I have a multiple return UAV LiDAR point cloud and it has false strip lines 0.5-1 m below ground. I think two different flight lines are not overlapping perfectly causing these strip lines, but not sure. Strip lines consist of many points, therefore I was unable to remove with lasnoise. enter image description here

And lasground ground classification algorithms are picking up these noise points as ground points, as a result, correct ground points classified as non-ground points. During normalization of point cloud, height of correct ground points are calculated based on the falsely calculated ground points and shifting upwards which is causing me a problem.

Ground points: enter image description here

And Vegetation points: enter image description here

And I created raster image from points below 1.3 m to show the problem clearly:

enter image description here

I have 100 1 ha plots and most of these plots have this issue. My question is how to get rid of these below ground strip lines?

  • 1
    Have a look at LASTools lastools.org, LASOverlap or LASNoise should be what you're after. This software isn't free but it's not expensive either when compared against more commercialized software; toolboxes for ArcGIS and QGIS exist if you're not comfortable with command line. Are you tying your strips to ground control? Even the best location information isn't perfect, the processing software that you use with your UAV should have the capability of aligning to ground control. Jul 21, 2020 at 5:45
  • Thank you @MichaelStimson. I am thinking of purchasing lastools and I found Martin has a wonderful tutorial for solving similar problem rapidlasso.com/2018/04/09/…. Unfortunately, I don't have ground control points to use for matching flight lines.
    – Sher
    Jul 22, 2020 at 2:55
  • 1
    Can you share the point cloud. I hardly understand the problem only with your images.
    – JRR
    Dec 26, 2021 at 12:43

2 Answers 2


I am working with lidar data however my data is in .csv files so easy to manipulate in QGIS. I am able to filter each file and extract any points meeting height criteria which is the same as your problem. It is easy to test with one file and there are 2 stack exchange answers with the information required to automate the process for any number of data files.

  1. Open the layer properties and select source tab. Click on Query Builder and create a simple height related query.
    enter image description here

  2. If this works - to import a large number of .csv files use the following answer. https://stackoverflow.com/questions/53292233/errors-in-import-multiple-csv-files-into-qgis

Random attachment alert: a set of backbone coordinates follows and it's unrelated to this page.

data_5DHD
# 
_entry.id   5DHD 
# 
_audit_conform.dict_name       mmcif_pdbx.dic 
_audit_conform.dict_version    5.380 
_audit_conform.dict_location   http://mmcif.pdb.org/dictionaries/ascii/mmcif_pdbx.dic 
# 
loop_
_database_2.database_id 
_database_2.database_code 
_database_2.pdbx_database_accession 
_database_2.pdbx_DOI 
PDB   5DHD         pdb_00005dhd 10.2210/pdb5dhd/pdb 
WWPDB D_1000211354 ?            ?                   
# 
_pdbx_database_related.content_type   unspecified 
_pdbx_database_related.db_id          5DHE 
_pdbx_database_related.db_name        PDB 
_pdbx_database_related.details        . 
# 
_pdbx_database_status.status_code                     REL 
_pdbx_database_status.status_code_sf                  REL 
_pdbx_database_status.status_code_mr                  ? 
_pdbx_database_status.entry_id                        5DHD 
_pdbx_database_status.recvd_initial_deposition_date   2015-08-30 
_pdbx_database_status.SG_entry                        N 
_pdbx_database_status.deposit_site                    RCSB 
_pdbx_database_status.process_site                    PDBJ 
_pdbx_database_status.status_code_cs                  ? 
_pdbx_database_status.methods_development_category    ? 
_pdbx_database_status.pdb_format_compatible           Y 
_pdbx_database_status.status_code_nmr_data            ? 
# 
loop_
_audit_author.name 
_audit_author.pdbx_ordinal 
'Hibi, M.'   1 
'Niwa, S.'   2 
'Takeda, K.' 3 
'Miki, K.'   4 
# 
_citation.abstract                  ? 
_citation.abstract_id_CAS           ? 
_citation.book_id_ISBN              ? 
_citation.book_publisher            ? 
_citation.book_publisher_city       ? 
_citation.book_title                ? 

3. To apply the query to all layers - follow the instructions in this answer - Note this will run on all active layers. I keep my layers in related groups to reduce clutter and enable easy manipulation.
    How to apply a filter to multiple vector layers in QGIS?

  • Thanks @Roo, I don't think this helps. Because I don't have a criteria to select/separate those noise points.
    – Sher
    Jul 22, 2020 at 10:34
  • Maybe compute the mean difference in the overlap region, then move both datasets towards it.
    – wingnut
    Apr 25, 2021 at 3:23

If you are using lastools to segment out the ground points, namely the lasground_new function, you can fine tune some of the parameters such that the algorithm will allow points within a larger vertical threshold to be classified as ground. Other software such as the R package lidR have similar functionality, but for lasground_new you can follow some guidance from the docs:

"The experienced user can fine-tune the algorithm further by specifing the threshold in meters at which spikes get removed. Setting ‘-spike 0.5’ will remove up-spikes above 50 centimeter and setting ‘-spike_down 2.5’ will remove down-spikes below 2.5 meters in the coarsest TIN. The maximal offset in meters up to which points above the current ground estimate get included can be set with ‘-offset 0.1’. You can also – if you want to try a lot of settings – play with ‘-bulge 1.5’ that – by default – is set to a tenth of the step size and then clamped into the range from 1.0 to 2.0."

Your Answer

By clicking “Post Your Answer”, you agree to our terms of service and acknowledge you have read our privacy policy.

Not the answer you're looking for? Browse other questions tagged or ask your own question.